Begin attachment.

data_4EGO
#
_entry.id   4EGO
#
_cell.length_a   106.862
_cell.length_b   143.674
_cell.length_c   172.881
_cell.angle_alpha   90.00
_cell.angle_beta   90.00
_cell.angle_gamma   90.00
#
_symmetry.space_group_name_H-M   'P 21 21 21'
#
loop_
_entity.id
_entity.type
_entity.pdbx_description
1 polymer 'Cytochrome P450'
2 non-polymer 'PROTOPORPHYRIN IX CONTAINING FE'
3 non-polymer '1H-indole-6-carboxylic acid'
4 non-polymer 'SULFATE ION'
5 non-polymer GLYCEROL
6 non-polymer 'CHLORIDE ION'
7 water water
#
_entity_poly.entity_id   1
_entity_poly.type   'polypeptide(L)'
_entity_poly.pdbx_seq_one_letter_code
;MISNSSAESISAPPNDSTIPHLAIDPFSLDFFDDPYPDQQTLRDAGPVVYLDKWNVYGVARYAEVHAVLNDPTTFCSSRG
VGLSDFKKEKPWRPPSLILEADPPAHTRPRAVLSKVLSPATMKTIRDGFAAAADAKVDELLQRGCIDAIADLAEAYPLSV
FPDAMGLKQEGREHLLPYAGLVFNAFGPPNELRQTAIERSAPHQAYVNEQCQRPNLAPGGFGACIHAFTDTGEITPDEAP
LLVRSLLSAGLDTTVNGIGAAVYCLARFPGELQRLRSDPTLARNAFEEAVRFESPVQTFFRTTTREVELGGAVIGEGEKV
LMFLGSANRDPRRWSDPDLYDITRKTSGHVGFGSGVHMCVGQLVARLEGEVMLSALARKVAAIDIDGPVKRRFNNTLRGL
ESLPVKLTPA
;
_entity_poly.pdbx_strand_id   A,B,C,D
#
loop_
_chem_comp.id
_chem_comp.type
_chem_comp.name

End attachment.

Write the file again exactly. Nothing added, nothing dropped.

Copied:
data_4EGO
#
_entry.id   4EGO
#
_cell.length_a   106.862
_cell.length_b   143.674
_cell.length_c   172.881
_cell.angle_alpha   90.00
_cell.angle_beta   90.00
_cell.angle_gamma   90.00
#
_symmetry.space_group_name_H-M   'P 21 21 21'
#
loop_
_entity.id
_entity.type
_entity.pdbx_description
1 polymer 'Cytochrome P450'
2 non-polymer 'PROTOPORPHYRIN IX CONTAINING FE'
3 non-polymer '1H-indole-6-carboxylic acid'
4 non-polymer 'SULFATE ION'
5 non-polymer GLYCEROL
6 non-polymer 'CHLORIDE ION'
7 water water
#
_entity_poly.entity_id   1
_entity_poly.type   'polypeptide(L)'
_entity_poly.pdbx_seq_one_letter_code
;MISNSSAESISAPPNDSTIPHLAIDPFSLDFFDDPYPDQQTLRDAGPVVYLDKWNVYGVARYAEVHAVLNDPTTFCSSRG
VGLSDFKKEKPWRPPSLILEADPPAHTRPRAVLSKVLSPATMKTIRDGFAAAADAKVDELLQRGCIDAIADLAEAYPLSV
FPDAMGLKQEGREHLLPYAGLVFNAFGPPNELRQTAIERSAPHQAYVNEQCQRPNLAPGGFGACIHAFTDTGEITPDEAP
LLVRSLLSAGLDTTVNGIGAAVYCLARFPGELQRLRSDPTLARNAFEEAVRFESPVQTFFRTTTREVELGGAVIGEGEKV
LMFLGSANRDPRRWSDPDLYDITRKTSGHVGFGSGVHMCVGQLVARLEGEVMLSALARKVAAIDIDGPVKRRFNNTLRGL
ESLPVKLTPA
;
_entity_poly.pdbx_strand_id   A,B,C,D
#
loop_
_chem_comp.id
_chem_comp.type
_chem_comp.name